Pur Autre Vie

I'm not wrong, I'm just an asshole

Monday, July 14, 2014

You Must Change Your Life

A couple of translations of the same poem by Rainer Maria Rilke.

The first:


Torso of an Archaic Apollo
Translated by C. F. MacIntyre

Never will we know his fabulous head
where the eyes' apples slowly ripened. Yet
his torso glows: a candelabrum set
before his gaze which is pushed back and hid,

restrained and shining. Else the curving breast
could not thus blind you, nor through the soft turn
of the loins could this smile easily have passed
into the bright groins where the genitals burned.

Else stood this stone a fragment and defaced,
with lucent body from the shoulders falling,
too short, not gleaming like a lion's fell;

nor would this star have shaken the shackles off,
bursting with light, until there is no place
that does not see you. You must change your life.

From Rilke: Selected Poems (Univ. of California Press, 1957)


The second:


Archaic Torso of Apollo
Rainer Maria Rilke, 1875 - 1926

We cannot know his legendary head
with eyes like ripening fruit. And yet his torso
is still suffused with brilliance from inside,
like a lamp, in which his gaze, now turned to low,

gleams in all its power. Otherwise
the curved breast could not dazzle you so, nor could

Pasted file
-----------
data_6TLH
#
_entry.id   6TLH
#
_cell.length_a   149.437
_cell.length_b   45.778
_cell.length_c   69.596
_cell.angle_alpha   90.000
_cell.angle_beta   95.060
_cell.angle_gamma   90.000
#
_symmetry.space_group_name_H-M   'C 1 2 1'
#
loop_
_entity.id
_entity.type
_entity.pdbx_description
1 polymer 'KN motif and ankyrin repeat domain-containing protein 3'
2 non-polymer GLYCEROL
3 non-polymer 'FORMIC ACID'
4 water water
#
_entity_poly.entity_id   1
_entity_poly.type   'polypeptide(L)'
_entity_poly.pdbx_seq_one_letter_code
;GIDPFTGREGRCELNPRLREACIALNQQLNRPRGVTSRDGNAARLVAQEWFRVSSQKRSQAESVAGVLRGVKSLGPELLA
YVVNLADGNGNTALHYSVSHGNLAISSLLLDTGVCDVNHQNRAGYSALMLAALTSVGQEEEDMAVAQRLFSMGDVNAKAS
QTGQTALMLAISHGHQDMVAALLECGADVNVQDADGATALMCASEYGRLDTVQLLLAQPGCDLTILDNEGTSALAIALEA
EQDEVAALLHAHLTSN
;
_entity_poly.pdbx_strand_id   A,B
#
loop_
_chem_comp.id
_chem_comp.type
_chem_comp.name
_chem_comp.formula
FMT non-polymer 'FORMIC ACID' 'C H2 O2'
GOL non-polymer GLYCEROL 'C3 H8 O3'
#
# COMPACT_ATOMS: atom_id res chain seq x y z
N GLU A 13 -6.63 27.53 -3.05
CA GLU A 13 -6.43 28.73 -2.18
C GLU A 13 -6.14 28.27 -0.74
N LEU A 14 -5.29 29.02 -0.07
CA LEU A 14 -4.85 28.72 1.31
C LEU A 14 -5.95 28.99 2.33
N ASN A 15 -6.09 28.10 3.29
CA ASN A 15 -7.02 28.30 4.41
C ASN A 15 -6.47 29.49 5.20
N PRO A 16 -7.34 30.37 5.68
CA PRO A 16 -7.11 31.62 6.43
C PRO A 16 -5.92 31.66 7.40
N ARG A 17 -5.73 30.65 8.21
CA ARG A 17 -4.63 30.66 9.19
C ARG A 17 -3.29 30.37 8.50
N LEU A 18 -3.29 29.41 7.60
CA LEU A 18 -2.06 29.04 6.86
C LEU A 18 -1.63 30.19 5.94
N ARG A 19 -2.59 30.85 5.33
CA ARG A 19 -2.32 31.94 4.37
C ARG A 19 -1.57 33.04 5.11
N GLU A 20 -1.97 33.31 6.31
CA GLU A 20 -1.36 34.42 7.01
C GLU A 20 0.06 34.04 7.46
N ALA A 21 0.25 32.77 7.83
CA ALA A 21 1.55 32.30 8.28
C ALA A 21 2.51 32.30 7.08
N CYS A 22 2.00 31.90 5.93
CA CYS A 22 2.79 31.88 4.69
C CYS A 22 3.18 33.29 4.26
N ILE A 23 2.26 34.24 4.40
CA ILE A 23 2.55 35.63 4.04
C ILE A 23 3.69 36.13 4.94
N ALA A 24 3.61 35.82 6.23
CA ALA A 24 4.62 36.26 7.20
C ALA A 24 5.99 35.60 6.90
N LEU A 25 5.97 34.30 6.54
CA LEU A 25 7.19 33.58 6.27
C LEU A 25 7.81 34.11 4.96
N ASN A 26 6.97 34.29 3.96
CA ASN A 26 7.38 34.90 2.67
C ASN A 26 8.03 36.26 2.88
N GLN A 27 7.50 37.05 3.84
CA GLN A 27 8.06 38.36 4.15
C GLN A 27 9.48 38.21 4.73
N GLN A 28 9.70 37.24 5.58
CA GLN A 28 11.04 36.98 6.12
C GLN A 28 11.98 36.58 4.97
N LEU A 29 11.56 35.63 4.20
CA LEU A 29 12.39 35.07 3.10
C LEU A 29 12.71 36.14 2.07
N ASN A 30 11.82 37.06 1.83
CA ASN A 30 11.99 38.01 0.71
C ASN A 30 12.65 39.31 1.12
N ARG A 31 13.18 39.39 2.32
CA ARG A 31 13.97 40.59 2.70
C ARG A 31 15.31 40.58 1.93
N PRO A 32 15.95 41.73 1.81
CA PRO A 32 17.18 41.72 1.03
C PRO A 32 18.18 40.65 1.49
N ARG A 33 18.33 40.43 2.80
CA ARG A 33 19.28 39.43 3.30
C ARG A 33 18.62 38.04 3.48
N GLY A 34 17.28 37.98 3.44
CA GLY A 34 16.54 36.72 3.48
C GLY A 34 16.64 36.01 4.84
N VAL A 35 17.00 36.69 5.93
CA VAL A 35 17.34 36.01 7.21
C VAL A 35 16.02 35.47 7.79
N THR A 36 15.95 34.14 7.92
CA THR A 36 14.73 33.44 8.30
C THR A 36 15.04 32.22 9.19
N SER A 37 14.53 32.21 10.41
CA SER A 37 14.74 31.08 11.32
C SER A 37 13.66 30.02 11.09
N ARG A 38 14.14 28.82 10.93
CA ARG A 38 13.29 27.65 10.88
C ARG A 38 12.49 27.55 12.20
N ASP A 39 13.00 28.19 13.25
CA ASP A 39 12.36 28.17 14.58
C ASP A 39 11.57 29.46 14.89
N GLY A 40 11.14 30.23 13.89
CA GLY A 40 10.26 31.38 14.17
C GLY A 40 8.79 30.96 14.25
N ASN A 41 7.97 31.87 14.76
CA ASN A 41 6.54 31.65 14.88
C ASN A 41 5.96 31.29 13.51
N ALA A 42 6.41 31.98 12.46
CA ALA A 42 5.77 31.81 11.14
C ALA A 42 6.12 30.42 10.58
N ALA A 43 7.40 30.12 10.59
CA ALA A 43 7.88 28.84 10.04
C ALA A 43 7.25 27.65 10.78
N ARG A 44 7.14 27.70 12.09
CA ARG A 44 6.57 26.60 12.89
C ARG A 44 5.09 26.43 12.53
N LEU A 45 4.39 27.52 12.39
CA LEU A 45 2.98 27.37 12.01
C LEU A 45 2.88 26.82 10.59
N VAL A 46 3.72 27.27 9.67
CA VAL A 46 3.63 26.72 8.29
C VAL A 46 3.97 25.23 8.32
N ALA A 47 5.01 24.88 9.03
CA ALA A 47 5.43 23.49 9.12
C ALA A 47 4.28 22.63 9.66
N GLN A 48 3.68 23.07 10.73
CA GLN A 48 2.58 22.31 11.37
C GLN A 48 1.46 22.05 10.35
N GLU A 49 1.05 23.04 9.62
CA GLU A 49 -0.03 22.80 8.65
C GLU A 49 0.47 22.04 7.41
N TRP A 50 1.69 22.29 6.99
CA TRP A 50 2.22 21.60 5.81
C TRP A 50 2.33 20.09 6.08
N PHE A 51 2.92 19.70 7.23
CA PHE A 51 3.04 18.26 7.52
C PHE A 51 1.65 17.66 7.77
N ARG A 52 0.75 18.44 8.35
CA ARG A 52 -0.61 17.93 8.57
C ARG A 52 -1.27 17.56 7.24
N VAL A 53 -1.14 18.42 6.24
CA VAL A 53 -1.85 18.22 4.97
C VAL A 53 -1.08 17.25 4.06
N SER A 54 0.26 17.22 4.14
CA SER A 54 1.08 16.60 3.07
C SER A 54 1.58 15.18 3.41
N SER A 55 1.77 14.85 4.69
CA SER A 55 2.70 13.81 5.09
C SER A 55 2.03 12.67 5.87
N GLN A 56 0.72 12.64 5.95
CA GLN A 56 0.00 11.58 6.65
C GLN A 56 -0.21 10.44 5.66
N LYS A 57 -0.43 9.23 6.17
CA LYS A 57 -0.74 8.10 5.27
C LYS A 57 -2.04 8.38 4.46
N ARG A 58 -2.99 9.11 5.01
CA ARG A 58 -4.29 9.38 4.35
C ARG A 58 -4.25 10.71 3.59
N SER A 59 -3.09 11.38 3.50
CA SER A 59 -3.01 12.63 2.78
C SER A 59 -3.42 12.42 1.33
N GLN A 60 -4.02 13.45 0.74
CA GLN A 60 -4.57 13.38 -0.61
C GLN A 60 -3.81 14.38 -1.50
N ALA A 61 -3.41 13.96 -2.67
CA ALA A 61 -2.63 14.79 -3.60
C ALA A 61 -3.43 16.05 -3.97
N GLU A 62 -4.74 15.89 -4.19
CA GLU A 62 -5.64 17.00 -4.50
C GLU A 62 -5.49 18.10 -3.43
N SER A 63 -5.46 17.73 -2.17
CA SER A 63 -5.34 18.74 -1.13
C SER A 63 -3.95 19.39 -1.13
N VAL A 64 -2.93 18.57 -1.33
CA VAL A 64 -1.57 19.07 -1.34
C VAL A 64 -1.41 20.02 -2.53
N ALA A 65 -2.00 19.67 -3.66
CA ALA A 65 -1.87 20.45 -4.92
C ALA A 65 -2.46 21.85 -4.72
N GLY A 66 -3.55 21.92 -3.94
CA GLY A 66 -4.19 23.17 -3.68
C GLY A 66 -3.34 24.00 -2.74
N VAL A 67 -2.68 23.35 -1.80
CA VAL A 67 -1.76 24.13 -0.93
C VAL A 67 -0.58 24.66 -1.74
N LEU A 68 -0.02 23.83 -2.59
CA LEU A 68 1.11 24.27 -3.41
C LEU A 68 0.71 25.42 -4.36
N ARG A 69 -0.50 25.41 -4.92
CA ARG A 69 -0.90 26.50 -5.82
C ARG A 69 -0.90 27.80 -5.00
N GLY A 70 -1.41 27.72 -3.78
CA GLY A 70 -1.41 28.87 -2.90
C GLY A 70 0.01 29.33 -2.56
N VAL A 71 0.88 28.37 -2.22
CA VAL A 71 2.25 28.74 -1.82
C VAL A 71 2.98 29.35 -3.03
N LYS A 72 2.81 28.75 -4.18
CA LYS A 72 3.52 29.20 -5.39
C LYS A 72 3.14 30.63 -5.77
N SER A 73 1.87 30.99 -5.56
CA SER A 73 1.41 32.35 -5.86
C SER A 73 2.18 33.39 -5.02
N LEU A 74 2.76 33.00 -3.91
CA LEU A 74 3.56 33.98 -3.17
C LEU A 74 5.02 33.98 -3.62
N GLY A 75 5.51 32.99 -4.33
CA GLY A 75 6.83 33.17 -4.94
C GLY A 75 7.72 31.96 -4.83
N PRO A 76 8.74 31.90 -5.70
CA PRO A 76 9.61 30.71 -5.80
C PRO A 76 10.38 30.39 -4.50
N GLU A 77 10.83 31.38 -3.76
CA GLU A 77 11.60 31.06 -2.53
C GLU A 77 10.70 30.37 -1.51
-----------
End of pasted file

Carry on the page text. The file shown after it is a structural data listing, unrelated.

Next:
a smile run through the placid hips and thighs
to that dark center where procreation flared.

Otherwise this stone would seem defaced
beneath the translucent cascade of the shoulders
and would not glisten like a wild beast’s fur:

would not, from all the borders of itself,
burst like a star: for here there is no place
that does not see you. You must change your life.


I much prefer the second one, though I have no idea which one is "better" as a translation.  (Someone seems to have gotten to Google Translate, which currently matches the second poem exactly for the line, "to that dark center where procreation flared," which does not seem like Google's usual clunky literal translation.)

[UPDATE:  As Sarang points out, the second translation is by Stephen Mitchell, as I could have discovered if I had scrolled down.  Some other good translations there too.  I think the process of translation (or specifically, multiple translations) actually adds quite a bit of richness to the poem, almost as though you can use parallax to work out its dimensions more precisely.]  [Or if you prefer, it's like computed tomography - like a CT scan in which multiple passes can be combined to infer something that no single scan could show.]

Here is a poem by Elisa Gabbert that refers to the poem.  Like a barbarian, I tried reading every other line (so 1, 3, 5, 7, 9, 11, 13, 15, 17, 19, 2, 4, 6, 8, 10, 12, 14, 16, 18).  If you ignore the punctuation, it kind of works, or at least it works for me.

2 Comments:

Blogger Sarang said...

Second trans. is by Stephen Mitchell. It probably is "better"; it certainly does a better job of avoiding clunkiness.

9:15 AM  
Blogger Elisa said...

"Never will we know his fabulous head" is just absurd.

5:09 PM  

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